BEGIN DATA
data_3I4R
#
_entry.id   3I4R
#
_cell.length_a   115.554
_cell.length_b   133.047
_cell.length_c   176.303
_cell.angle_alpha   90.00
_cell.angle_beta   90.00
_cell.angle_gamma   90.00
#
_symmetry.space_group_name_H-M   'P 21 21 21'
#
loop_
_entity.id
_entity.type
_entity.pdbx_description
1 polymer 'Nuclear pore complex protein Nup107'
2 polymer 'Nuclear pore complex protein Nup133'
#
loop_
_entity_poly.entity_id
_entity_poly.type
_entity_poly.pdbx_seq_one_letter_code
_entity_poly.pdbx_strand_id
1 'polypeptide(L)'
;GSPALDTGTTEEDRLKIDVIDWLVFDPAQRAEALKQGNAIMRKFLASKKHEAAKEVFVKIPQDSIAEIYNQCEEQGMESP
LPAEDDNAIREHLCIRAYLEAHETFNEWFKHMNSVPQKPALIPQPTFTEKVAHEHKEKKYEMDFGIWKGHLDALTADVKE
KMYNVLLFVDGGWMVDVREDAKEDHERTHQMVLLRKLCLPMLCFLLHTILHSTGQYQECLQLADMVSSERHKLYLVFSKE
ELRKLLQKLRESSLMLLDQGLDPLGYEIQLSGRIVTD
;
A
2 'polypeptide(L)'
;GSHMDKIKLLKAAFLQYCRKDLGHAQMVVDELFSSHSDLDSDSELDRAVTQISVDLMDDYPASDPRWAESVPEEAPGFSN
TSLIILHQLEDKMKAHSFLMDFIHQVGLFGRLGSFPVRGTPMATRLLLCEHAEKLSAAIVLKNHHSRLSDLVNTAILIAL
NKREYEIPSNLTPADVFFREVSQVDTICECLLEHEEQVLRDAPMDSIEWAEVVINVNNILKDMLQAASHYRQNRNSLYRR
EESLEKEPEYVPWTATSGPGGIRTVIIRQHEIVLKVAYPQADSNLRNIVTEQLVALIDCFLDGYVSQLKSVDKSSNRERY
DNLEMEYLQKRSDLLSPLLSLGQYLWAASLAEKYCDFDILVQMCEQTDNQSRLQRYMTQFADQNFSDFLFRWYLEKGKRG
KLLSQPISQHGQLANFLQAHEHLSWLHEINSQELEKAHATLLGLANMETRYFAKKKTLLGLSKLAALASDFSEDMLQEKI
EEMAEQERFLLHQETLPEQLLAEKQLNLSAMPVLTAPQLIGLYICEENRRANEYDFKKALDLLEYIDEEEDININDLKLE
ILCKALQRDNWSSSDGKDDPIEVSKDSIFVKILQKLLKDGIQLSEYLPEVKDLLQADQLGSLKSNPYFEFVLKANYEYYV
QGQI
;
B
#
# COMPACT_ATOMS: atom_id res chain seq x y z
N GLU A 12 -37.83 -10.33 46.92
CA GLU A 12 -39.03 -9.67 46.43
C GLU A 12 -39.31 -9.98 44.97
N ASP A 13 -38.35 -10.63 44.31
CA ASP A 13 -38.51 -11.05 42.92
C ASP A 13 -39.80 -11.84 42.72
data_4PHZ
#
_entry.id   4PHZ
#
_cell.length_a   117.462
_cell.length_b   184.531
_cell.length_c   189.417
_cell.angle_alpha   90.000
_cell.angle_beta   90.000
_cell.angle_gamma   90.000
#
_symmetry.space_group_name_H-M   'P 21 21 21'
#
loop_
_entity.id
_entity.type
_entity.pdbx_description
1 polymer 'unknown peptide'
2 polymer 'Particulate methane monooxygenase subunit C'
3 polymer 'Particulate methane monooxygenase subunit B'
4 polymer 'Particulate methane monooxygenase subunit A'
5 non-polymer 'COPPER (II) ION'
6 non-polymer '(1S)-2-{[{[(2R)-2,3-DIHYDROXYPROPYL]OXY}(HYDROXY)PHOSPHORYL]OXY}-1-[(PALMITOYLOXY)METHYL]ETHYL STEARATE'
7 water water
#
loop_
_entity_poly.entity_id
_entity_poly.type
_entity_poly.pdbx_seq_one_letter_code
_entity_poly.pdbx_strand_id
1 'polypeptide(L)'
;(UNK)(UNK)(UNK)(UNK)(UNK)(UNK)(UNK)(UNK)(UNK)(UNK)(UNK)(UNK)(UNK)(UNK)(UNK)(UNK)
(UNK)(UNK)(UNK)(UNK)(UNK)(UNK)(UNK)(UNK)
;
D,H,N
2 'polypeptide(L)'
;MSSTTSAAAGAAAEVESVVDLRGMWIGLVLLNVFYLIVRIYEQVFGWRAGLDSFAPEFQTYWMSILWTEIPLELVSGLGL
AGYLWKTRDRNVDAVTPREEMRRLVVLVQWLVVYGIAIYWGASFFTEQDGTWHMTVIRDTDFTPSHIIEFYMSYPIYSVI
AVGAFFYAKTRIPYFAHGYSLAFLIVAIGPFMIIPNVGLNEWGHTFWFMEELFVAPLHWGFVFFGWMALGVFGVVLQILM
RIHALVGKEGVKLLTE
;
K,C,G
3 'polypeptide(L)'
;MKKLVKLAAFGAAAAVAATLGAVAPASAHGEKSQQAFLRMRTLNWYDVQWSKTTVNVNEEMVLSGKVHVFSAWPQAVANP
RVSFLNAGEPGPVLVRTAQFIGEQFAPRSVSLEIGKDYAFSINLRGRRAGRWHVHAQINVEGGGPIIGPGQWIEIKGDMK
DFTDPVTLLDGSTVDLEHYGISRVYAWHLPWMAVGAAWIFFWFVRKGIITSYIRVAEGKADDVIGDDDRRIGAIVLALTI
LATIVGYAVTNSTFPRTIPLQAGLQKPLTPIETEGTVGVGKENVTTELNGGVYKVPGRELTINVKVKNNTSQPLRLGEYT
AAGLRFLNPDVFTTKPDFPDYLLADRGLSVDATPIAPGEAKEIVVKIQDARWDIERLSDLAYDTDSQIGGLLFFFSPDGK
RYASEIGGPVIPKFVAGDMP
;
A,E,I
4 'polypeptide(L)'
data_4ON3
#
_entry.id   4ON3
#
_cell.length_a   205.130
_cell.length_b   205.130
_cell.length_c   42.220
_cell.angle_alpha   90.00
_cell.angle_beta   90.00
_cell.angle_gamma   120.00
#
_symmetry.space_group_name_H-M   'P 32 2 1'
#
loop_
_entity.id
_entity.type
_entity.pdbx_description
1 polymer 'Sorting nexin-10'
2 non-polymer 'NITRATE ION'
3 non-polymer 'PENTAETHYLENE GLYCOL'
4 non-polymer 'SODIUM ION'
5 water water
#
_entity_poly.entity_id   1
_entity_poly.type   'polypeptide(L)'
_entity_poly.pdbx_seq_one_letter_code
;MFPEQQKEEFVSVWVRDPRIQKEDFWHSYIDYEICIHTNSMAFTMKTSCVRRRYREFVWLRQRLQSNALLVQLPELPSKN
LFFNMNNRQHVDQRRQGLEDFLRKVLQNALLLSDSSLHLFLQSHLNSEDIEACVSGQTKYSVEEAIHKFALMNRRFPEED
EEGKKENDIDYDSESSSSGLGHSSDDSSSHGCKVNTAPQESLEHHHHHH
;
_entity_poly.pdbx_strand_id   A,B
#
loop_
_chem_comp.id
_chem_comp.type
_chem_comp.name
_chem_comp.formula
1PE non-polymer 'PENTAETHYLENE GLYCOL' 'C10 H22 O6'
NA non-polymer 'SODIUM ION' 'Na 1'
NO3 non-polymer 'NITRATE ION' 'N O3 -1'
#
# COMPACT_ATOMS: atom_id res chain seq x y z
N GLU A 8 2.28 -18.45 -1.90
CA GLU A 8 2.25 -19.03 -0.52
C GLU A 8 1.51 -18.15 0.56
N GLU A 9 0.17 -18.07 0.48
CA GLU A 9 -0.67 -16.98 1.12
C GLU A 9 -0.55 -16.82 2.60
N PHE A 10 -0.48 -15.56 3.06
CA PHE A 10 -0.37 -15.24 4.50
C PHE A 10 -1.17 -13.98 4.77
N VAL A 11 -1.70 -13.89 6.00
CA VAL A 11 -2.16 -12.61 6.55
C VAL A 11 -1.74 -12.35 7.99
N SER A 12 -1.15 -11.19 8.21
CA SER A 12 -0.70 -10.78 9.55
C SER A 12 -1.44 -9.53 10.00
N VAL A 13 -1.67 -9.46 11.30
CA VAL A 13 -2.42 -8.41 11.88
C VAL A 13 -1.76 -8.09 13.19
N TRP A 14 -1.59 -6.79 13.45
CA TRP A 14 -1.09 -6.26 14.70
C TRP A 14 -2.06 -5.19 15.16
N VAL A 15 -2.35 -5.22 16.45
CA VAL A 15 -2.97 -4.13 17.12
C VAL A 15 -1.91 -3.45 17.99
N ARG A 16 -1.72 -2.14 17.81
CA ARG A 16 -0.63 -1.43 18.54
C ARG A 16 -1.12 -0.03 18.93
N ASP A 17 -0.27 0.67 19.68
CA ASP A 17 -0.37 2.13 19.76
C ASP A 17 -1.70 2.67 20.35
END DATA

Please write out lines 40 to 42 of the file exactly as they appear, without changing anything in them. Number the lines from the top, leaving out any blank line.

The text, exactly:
EEMAEQERFLLHQETLPEQLLAEKQLNLSAMPVLTAPQLIGLYICEENRRANEYDFKKALDLLEYIDEEEDININDLKLE
ILCKALQRDNWSSSDGKDDPIEVSKDSIFVKILQKLLKDGIQLSEYLPEVKDLLQADQLGSLKSNPYFEFVLKANYEYYV
QGQI